Factorio – Nuclear Reactor Energy Storage & Output

Did you think infinitely tiling nuclear reactors in 2×2’s couldn’t give you enough power? Here’s more ways to infinitely tile your OP power plants that both look more interesting and provide better efficiency!

Other Factorio Guides:

(Intro) Infinite Tiling

The nuclear reactor has an incredible power output by itself. however, every reactor can be buffed to create even more power when placed next to other reactors, which tiling your nuclear reactor setup is a great way to harness large amounts of power in a small amount of space.

In this guide I will show how the power output works and what configurations I use in order to maximize my own power output using nuclear reactors.

Power Output

As of this writing, power output for a single nuclear reactor is 40MW, which equates to approximately 4 heat exchanges and 7 turbines at full output.

When two powered reactors are side-by-side, that same single nuclear reactor is now 80MW, or 8 exchangesand 14 turbines respectively. Then add the output of the other reactor and the power increased exponentially with a total of 160MW compared to the original 40MW. This is because of the neighbor bonus. This neighbor bonus, in essence, adds the power of each neighbor to itself. Because the reactor has 4 sides, a single reactor can have at most 200MW power output, or 5x its 40MW output, but the greatest flaw with this is that fuel must be inserted manually since there is no space around the reactor.

Therefore, the greatest output a reactor could have is with 3 neighbors and an open side for automated refueling.

Let’s do some math(s)

Here I made several little diagrams where each square represents one reactor, and in each square is the bonus that reactor receives. The goal is to get the highest number/bonus with the same number of reactors. Here a 2×2 reactor config gets the output of 4 from the reactors PLUS an extra 8 output because of the neighbor bonuses, resulting in an equivalence of 12 reactors, using only 4 reactors!

Like I said before, perfect squares would provide the most reactors with +4 neighbor bonuses. a 3×3 provides a +4 bonus, allowing for a total equivalence of 33 reactors with only 9 reactors, and a 4×4 could theoretically be the largest servicable reactor (not shown), which has 4 ‘+4’ bonuses, totalling an equivalence of an incredible 64 reactors using only 16 reactors, which could produce a mind-boggling 40*64=2560MW, or 2.56GW!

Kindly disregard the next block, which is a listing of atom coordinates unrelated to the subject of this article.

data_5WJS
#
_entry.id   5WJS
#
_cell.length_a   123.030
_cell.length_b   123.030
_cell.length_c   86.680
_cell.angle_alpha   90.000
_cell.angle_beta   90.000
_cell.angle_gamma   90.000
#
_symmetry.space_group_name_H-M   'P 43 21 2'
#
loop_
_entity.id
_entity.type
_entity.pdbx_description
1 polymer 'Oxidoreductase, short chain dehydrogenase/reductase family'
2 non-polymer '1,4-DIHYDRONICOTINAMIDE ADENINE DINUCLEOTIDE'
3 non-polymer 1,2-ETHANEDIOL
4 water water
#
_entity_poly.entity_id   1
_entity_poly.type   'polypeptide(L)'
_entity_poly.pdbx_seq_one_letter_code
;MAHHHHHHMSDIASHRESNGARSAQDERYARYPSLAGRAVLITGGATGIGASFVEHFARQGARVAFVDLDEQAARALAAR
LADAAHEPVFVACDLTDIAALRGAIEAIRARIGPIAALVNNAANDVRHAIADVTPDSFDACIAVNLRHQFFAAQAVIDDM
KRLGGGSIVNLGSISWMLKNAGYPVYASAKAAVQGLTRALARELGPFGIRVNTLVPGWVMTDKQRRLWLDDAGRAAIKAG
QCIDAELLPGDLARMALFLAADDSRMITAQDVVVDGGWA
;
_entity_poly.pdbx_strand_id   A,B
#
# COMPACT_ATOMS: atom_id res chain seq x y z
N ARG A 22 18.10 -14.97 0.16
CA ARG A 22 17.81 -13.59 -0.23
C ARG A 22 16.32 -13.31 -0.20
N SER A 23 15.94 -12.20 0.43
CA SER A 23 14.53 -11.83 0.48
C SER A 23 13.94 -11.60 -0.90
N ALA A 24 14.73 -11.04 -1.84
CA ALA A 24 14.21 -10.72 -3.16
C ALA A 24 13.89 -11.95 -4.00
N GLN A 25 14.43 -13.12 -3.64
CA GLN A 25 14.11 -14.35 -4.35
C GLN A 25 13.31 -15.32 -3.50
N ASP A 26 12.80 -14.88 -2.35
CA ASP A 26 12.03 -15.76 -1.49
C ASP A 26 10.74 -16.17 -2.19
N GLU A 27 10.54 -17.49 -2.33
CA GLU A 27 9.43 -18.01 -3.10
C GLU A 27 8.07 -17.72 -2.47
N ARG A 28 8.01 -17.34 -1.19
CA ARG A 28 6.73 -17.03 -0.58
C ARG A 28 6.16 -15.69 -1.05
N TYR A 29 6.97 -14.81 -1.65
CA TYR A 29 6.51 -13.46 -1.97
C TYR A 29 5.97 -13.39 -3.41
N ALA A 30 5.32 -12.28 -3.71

Unfortunately perfect square setups larger than 2×2 leave the internal reactors without places for inserters, so there is no possibility for automation, and this is where tiling becomes important.

Standard Tileable Configuration

This is the most common setup I notice on the maps I visit, and it is for good reason. It is easy to build and hook up to either a physical or logistic network.

It is based on the simple 2×2 reactor configuration, which always gives every new set of reactors a neighbor bonus.

Alternative Configurations

Disclaimer, these alternative configurations are by no means practical nor based on sound math. These were inspired by an aesthetic desire to work beyond the obvious 2×2 reactor tile configuration. These DO NOT output more energy per reactor, and the cost in space, time, braincells, and materials make these methods questionable, although they appear far more interesting, especially when tiled over each other.

Bonus: Throttling Your Fuel Consumption

Unlike boilers, reactors must take time to warm up to operating temperature, and constantly use their fuel cells until they are spent. More critically, reactors do not throttle themselves when their potential energy is left unused, which leads to the question- can your fuel be conserved?

If you are familiar with using circuits in factorio, you notice that it is impossible to attach wires on any reactor, turbine, or heat exchange, so it is impossible to check a turbine’s output nor turn the reactor off at will. So, can your fuel still be conserved?

In short, i have found a way.
You can use a simple timer, a storage tank, and the reactor’s inserter.